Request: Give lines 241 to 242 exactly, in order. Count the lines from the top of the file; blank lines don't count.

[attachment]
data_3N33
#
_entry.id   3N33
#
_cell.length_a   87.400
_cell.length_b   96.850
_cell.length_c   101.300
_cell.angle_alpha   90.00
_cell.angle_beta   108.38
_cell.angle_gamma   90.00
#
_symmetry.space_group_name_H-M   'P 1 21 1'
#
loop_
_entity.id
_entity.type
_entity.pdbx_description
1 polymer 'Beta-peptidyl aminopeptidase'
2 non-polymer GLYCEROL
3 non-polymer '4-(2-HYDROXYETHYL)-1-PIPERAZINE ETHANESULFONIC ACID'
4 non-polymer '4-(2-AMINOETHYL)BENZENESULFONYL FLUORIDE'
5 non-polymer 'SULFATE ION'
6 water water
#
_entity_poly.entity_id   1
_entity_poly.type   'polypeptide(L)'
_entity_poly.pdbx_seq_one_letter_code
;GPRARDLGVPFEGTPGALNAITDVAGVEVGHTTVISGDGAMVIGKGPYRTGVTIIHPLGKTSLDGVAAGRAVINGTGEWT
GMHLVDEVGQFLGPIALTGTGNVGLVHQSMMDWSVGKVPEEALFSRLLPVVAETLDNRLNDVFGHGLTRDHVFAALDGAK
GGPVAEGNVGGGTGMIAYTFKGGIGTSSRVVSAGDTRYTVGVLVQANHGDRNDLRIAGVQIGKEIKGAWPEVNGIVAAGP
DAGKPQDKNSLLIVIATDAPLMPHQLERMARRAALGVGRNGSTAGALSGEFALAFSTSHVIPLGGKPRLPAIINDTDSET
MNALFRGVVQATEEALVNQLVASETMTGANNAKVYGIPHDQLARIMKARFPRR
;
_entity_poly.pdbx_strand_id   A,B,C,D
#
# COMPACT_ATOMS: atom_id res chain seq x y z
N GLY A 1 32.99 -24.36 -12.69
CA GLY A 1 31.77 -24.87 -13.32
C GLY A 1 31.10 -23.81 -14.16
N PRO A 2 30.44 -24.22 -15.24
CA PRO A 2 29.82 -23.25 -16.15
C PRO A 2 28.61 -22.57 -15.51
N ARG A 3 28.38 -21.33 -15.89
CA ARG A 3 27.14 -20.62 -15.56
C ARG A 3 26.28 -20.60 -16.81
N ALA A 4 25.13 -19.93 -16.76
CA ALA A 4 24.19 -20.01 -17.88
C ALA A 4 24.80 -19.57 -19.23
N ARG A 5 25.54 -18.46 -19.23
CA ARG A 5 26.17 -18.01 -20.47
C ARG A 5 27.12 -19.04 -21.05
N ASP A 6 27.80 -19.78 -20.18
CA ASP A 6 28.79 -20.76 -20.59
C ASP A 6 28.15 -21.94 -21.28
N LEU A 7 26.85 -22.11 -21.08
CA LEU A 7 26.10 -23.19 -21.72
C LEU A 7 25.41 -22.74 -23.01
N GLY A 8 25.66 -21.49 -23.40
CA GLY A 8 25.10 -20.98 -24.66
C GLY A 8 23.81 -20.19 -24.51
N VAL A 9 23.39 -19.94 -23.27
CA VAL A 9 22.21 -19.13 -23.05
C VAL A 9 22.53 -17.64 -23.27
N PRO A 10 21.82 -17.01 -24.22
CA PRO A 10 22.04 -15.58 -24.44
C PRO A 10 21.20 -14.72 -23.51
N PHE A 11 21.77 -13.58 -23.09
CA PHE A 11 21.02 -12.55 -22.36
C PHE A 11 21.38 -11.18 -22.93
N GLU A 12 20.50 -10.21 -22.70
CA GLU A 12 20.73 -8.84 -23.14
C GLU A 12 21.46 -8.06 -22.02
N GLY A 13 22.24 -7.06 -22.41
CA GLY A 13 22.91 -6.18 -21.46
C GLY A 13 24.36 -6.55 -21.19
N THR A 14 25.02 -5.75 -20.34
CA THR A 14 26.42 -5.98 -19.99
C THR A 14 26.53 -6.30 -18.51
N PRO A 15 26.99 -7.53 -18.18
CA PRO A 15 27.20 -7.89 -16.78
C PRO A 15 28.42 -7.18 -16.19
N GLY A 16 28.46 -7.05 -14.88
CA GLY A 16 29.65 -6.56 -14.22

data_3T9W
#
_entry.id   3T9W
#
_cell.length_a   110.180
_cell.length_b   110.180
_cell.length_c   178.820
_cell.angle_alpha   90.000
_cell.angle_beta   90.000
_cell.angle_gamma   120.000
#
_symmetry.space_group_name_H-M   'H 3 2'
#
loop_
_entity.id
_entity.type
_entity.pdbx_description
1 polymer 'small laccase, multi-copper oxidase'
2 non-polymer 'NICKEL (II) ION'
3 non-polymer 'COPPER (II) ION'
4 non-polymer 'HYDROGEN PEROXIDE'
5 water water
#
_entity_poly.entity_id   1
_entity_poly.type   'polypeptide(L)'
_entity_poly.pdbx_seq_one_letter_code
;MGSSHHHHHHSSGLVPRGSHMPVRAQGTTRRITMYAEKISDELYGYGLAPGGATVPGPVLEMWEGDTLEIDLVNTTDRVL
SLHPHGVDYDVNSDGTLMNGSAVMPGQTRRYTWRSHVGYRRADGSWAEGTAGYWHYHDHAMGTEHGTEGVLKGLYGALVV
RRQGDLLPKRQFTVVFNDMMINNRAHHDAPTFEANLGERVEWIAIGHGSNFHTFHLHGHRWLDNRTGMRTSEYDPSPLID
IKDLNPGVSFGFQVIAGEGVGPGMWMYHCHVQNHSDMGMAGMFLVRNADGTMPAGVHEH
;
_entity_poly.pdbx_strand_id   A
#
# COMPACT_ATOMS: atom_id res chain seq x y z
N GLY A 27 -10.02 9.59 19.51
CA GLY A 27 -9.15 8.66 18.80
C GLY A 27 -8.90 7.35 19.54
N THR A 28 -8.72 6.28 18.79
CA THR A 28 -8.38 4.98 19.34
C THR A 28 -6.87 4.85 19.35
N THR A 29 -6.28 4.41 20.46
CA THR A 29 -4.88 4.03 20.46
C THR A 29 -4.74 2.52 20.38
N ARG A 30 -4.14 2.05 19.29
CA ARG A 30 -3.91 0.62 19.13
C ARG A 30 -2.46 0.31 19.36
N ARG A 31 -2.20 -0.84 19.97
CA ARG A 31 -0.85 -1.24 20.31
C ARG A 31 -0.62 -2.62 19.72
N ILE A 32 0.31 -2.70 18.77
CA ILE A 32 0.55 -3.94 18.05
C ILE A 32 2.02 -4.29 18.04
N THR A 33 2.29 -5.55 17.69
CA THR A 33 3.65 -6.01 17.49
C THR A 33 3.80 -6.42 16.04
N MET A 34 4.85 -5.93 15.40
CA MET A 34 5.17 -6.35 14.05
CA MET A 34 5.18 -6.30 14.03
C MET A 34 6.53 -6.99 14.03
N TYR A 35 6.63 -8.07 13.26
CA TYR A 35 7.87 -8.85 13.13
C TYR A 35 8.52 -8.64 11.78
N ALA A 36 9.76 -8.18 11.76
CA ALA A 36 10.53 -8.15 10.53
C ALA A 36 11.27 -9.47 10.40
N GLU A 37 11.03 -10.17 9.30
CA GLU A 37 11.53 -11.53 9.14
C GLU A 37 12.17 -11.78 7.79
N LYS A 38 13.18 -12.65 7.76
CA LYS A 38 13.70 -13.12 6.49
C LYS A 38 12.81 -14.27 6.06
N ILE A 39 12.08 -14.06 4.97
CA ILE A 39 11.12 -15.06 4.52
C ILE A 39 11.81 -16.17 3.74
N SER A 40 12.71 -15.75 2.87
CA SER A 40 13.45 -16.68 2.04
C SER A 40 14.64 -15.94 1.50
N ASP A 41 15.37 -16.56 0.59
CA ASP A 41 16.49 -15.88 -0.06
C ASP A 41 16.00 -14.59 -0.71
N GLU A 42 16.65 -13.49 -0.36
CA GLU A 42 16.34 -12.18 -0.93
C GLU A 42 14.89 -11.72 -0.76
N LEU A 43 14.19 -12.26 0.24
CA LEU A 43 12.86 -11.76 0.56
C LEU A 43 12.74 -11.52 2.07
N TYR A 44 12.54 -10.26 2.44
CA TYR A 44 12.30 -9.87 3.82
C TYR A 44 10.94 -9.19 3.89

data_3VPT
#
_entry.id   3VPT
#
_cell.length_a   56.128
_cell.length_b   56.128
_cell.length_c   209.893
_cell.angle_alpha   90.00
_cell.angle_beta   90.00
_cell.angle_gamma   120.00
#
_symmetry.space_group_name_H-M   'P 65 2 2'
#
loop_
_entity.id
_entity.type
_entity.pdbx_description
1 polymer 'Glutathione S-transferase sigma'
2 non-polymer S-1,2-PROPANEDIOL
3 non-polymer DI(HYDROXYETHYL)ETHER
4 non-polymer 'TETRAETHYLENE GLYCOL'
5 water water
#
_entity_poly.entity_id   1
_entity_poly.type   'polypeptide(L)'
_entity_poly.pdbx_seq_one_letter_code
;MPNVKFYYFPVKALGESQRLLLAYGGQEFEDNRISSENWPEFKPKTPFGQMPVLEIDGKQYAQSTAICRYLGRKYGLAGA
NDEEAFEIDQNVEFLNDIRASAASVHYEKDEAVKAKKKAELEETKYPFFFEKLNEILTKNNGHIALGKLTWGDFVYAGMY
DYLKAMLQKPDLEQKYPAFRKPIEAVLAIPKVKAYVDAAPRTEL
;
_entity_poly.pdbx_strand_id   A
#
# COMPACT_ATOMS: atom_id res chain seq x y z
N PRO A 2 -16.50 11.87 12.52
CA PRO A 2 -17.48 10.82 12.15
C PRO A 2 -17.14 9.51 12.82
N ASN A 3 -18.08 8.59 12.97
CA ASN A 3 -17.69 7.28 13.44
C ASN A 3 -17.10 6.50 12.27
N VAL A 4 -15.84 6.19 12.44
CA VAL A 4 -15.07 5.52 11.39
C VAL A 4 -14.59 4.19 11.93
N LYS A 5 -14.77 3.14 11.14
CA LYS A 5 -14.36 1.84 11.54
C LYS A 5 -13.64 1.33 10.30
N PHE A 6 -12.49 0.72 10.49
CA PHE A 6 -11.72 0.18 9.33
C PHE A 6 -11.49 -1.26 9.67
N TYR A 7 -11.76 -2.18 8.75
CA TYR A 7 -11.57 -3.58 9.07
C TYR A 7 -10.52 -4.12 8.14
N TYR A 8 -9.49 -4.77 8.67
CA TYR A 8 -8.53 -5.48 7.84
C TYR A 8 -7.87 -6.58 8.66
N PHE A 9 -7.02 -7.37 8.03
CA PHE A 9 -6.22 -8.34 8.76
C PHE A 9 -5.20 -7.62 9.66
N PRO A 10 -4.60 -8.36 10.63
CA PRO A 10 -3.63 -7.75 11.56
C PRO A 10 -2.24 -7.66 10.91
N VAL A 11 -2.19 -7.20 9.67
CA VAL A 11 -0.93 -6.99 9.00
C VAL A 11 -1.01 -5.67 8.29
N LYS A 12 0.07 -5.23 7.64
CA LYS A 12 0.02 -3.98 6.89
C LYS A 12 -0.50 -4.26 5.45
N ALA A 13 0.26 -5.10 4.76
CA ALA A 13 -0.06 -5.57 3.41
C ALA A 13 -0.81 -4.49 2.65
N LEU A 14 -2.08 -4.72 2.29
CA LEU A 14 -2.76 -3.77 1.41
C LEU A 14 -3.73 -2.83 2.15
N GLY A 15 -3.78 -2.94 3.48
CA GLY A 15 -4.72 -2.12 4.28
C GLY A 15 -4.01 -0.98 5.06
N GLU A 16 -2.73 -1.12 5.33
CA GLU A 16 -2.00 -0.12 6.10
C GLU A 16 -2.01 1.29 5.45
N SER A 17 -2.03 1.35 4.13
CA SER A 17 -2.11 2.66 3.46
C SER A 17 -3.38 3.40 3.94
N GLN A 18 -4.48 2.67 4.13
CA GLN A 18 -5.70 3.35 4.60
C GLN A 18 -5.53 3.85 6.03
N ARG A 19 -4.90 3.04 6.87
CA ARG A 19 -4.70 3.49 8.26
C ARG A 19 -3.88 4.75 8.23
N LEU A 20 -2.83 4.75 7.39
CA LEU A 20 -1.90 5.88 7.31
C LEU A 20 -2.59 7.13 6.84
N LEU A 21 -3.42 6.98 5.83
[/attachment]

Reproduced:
C ALA A 13 -0.81 -4.49 2.65
N LEU A 14 -2.08 -4.72 2.29